All of them.   

    Well, no.  Not you my lovely, enlightened blog followers….but basically everyone else.
    I found myself in a paradoxical situation today where I was really happy that my little dude couldn’t see the way other children were pointing and staring at him, yet they probably wouldn’t have been pointing and staring if he could see.  I’ve also been cursing my inability to speak Spanish the whole time we’ve been in Columbia, yet today it was a blessing since I wasn’t able to tell said children what little douchebag toe-rags they are.

   On some level, I get it.  He’s got a full blown zombie eye that’s right out there for everyone to see because I refuse to make him hide it under sunglasses.  I don’t want him to feel ashamed about who he is.  He’s the blind dude with (now two) freak show eyes and I want him to own that shit. He can’t see the way people stare and step back in revulsion, but I can.  And then I have to pretend that it doesn’t phase me.  It’s draining and I’m already tired from being away from home and having to watch my boy suffer and being alone in this hellish situation and the unending grief of knowing that my boy will never be able to see.  Then I’ve got to deal with a bunch of kids looking like my kid like he’s a gruesome crime scene.

   Pffft… It’s too much.

   Now, you might be asking yourself where these children’s parents were.

   When I was a child my parents taught me this crazy thing called ‘Manners’.  One of the first lessons in the ‘Baumann Family Charm School’ was that you don’t stare at people.  Especially not people who are different.  Had I even done what these children did today I wouldn’t be here to write these bitter words.

   I don’t know what parents are teaching their children these days, but it’s clearly not basic human decency.  Probably they’re too busy teaching them to work their Iphones.  Maybe I’m hypersensitive because of the ordeal we’ve just been through, maybe I’m home sick and tired and cranky, but I don’t think so.  I think people are becoming self absorbed to the point that they don’t care about anybody else.  They don’t care about ostracizing others, they don’t have enough empathy to put themselves in anybody else’s shoes.  They just don’t give a crap about anything anymore.   And it’s really sad.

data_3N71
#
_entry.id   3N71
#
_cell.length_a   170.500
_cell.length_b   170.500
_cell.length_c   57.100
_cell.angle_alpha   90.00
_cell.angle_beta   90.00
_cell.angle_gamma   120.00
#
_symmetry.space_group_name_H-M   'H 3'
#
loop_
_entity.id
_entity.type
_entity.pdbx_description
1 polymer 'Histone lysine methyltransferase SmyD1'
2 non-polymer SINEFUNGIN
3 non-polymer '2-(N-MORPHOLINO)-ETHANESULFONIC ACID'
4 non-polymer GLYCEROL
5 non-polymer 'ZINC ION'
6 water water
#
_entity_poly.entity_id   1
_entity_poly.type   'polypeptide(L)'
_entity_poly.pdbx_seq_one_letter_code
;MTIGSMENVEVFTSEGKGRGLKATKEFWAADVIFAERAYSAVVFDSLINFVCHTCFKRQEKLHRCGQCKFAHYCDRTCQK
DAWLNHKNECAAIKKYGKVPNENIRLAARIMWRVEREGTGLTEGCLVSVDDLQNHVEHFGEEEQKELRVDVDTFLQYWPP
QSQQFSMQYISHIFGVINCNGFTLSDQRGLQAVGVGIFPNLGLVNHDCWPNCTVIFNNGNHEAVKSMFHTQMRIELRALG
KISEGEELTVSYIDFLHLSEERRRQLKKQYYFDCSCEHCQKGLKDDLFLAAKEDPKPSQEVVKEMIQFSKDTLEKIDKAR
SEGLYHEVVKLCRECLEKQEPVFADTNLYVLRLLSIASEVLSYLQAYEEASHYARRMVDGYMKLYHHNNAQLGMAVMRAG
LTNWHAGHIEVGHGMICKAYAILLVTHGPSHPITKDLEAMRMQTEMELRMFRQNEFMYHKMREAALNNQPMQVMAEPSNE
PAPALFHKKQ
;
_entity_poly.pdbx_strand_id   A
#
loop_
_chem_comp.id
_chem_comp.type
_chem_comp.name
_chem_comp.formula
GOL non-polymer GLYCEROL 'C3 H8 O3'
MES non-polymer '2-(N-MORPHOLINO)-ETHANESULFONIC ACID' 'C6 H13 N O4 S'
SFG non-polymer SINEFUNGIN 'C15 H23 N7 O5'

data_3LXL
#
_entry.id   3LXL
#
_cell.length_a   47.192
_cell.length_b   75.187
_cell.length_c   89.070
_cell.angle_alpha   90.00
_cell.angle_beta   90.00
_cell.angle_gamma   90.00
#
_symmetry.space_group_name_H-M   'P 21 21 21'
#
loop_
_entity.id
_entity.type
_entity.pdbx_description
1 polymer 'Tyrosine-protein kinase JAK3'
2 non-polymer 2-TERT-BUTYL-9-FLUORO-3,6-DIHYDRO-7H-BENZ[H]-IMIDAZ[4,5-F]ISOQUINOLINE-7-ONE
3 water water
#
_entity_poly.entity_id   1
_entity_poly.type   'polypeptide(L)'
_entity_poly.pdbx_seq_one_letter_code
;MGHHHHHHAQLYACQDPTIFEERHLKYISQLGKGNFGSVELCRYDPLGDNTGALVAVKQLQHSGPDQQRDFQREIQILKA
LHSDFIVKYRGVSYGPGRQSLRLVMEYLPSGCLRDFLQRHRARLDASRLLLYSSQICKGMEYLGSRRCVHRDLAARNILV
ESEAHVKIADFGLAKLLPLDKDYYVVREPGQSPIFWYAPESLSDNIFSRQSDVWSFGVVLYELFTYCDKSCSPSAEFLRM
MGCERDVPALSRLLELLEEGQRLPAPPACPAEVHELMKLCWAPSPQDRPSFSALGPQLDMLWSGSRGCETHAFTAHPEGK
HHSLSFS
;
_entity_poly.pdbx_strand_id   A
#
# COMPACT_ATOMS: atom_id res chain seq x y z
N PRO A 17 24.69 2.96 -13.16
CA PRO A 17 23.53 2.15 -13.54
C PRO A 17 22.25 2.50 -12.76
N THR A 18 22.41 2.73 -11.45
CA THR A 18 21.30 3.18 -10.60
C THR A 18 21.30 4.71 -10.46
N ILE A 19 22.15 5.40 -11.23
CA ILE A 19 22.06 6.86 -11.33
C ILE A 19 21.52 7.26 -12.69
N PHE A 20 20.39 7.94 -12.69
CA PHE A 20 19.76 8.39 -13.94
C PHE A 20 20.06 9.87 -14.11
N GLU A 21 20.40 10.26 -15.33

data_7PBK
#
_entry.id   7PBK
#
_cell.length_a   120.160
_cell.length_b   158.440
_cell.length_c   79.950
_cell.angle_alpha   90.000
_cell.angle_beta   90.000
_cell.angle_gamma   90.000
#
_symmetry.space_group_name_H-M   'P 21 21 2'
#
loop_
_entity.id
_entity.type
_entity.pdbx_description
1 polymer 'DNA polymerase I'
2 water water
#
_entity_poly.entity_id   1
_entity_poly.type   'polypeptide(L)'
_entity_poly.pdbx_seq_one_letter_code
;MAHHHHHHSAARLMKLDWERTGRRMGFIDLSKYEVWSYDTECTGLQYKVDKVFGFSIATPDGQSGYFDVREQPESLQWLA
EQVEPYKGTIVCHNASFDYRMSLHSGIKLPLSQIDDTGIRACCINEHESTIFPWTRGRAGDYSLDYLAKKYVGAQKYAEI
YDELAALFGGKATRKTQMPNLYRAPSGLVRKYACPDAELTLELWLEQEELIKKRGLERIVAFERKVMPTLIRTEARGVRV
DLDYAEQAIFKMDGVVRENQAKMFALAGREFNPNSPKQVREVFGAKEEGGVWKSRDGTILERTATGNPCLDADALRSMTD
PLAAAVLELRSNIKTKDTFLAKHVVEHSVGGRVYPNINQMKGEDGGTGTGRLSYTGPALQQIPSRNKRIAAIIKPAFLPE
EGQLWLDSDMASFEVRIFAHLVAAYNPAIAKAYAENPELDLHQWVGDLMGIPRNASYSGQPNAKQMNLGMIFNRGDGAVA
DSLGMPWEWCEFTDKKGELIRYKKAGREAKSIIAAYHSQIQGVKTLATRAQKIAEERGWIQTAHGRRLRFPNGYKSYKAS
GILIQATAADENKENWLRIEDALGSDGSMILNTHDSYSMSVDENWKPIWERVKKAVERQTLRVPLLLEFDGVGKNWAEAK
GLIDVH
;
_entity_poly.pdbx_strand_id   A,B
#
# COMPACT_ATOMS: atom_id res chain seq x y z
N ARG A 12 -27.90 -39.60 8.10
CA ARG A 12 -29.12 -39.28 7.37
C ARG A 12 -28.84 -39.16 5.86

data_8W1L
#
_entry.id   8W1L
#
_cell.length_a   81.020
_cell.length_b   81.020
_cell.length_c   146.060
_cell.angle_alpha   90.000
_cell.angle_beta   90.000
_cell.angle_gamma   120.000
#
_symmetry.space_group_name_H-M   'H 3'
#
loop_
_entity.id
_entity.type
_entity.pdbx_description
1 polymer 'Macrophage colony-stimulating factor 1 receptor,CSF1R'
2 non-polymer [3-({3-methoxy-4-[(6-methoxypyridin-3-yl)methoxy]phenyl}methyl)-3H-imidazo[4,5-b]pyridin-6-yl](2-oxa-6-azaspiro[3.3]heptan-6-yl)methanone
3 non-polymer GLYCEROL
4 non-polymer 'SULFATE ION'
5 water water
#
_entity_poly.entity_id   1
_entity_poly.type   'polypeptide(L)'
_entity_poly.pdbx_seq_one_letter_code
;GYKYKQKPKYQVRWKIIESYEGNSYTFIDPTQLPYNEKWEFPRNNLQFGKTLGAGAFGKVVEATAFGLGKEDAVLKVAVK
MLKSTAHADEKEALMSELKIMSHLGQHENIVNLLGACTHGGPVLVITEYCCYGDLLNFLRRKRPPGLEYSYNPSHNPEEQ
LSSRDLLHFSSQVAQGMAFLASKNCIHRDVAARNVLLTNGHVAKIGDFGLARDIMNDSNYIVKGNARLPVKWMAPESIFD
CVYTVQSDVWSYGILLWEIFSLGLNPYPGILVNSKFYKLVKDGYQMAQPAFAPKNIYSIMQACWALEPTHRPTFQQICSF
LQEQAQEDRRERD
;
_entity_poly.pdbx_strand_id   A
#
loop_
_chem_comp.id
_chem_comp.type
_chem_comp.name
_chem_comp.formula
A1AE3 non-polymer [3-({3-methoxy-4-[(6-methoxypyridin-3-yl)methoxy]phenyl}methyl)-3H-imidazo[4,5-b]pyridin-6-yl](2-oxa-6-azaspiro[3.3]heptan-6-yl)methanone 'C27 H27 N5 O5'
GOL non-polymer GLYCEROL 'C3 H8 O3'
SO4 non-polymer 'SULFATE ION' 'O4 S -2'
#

Gabriel’s not sad though.  He’s light as a feather knowing that the Damocles sword of surgery is no longer looming over his little head.  He’s agonizing about what color eyes to pick out and pretty happy that he’ll have a matching set for the first time in his young life.  He doesn’t see them stare.  I do, but once the rage monster in my head calms down I’m left feeling more sad for them than for us because these people are far more broken than my little boy.  

    I teach my child that a life without compassion is no life at all, but I also have to teach him not to expect compassion from anyone else.  It’s not easy, but doing the right thing seldom is.

   This surgery marks the end of some things.  It’s the end of one chapter and the start of a new one.  There’s no hope now, of any miraculous fix for his broken eyes, but that in itself is a blessing and our path forward is easy to see.  So they can stare all they want.  My little dude doesn’t care.